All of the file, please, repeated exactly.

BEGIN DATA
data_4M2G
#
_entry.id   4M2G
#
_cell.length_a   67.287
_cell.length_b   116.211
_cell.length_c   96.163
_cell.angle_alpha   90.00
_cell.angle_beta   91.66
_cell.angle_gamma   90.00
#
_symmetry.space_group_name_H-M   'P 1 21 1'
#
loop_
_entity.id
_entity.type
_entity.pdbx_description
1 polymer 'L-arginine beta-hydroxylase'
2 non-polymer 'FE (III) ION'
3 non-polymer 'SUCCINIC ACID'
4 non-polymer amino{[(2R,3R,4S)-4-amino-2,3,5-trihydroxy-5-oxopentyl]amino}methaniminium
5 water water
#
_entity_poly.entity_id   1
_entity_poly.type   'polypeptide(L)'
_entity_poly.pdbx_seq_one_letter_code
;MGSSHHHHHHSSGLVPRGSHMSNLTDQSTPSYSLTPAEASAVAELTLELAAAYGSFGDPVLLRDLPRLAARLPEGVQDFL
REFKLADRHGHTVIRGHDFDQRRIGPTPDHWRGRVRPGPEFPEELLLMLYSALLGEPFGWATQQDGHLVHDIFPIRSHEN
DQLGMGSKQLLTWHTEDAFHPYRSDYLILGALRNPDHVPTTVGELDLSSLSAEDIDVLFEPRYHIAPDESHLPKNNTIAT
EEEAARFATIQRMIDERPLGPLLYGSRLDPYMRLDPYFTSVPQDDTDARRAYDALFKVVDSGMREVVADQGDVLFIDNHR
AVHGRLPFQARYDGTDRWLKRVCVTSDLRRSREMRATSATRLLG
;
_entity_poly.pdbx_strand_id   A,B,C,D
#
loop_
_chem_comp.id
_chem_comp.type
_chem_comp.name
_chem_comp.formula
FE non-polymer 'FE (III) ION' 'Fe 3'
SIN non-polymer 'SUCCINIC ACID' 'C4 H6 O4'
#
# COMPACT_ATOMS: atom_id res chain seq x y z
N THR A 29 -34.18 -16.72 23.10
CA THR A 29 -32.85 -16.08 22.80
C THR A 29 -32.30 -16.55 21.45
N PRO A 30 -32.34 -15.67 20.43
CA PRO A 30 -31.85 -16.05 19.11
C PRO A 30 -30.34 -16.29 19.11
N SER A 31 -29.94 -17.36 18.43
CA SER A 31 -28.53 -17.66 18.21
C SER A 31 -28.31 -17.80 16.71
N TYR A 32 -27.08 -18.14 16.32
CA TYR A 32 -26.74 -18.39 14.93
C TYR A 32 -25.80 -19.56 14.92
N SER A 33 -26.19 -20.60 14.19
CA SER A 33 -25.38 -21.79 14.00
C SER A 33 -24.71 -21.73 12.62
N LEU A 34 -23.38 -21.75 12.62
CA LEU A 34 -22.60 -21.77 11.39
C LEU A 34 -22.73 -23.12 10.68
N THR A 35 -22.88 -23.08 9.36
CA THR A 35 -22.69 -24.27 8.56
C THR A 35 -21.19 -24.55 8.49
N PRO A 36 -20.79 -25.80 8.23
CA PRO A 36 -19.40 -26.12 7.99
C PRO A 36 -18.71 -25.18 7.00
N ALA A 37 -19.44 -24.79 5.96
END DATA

data_4M2G
#
_entry.id   4M2G
#
_cell.length_a   67.287
_cell.length_b   116.211
_cell.length_c   96.163
_cell.angle_alpha   90.00
_cell.angle_beta   91.66
_cell.angle_gamma   90.00
#
_symmetry.space_group_name_H-M   'P 1 21 1'
#
loop_
_entity.id
_entity.type
_entity.pdbx_description
1 polymer 'L-arginine beta-hydroxylase'
2 non-polymer 'FE (III) ION'
3 non-polymer 'SUCCINIC ACID'
4 non-polymer amino{[(2R,3R,4S)-4-amino-2,3,5-trihydroxy-5-oxopentyl]amino}methaniminium
5 water water
#
_entity_poly.entity_id   1
_entity_poly.type   'polypeptide(L)'
_entity_poly.pdbx_seq_one_letter_code
;MGSSHHHHHHSSGLVPRGSHMSNLTDQSTPSYSLTPAEASAVAELTLELAAAYGSFGDPVLLRDLPRLAARLPEGVQDFL
REFKLADRHGHTVIRGHDFDQRRIGPTPDHWRGRVRPGPEFPEELLLMLYSALLGEPFGWATQQDGHLVHDIFPIRSHEN
DQLGMGSKQLLTWHTEDAFHPYRSDYLILGALRNPDHVPTTVGELDLSSLSAEDIDVLFEPRYHIAPDESHLPKNNTIAT
EEEAARFATIQRMIDERPLGPLLYGSRLDPYMRLDPYFTSVPQDDTDARRAYDALFKVVDSGMREVVADQGDVLFIDNHR
AVHGRLPFQARYDGTDRWLKRVCVTSDLRRSREMRATSATRLLG
;
_entity_poly.pdbx_strand_id   A,B,C,D
#
loop_
_chem_comp.id
_chem_comp.type
_chem_comp.name
_chem_comp.formula
FE non-polymer 'FE (III) ION' 'Fe 3'
SIN non-polymer 'SUCCINIC ACID' 'C4 H6 O4'
#
# COMPACT_ATOMS: atom_id res chain seq x y z
N THR A 29 -34.18 -16.72 23.10
CA THR A 29 -32.85 -16.08 22.80
C THR A 29 -32.30 -16.55 21.45
N PRO A 30 -32.34 -15.67 20.43
CA PRO A 30 -31.85 -16.05 19.11
C PRO A 30 -30.34 -16.29 19.11
N SER A 31 -29.94 -17.36 18.43
CA SER A 31 -28.53 -17.66 18.21
C SER A 31 -28.31 -17.80 16.71
N TYR A 32 -27.08 -18.14 16.32
CA TYR A 32 -26.74 -18.39 14.93
C TYR A 32 -25.80 -19.56 14.92
N SER A 33 -26.19 -20.60 14.19
CA SER A 33 -25.38 -21.79 14.00
C SER A 33 -24.71 -21.73 12.62
N LEU A 34 -23.38 -21.75 12.62
CA LEU A 34 -22.60 -21.77 11.39
C LEU A 34 -22.73 -23.12 10.68
N THR A 35 -22.88 -23.08 9.36
CA THR A 35 -22.69 -24.27 8.56
C THR A 35 -21.19 -24.55 8.49
N PRO A 36 -20.79 -25.80 8.23
CA PRO A 36 -19.40 -26.12 7.99
C PRO A 36 -18.71 -25.18 7.00
N ALA A 37 -19.44 -24.79 5.96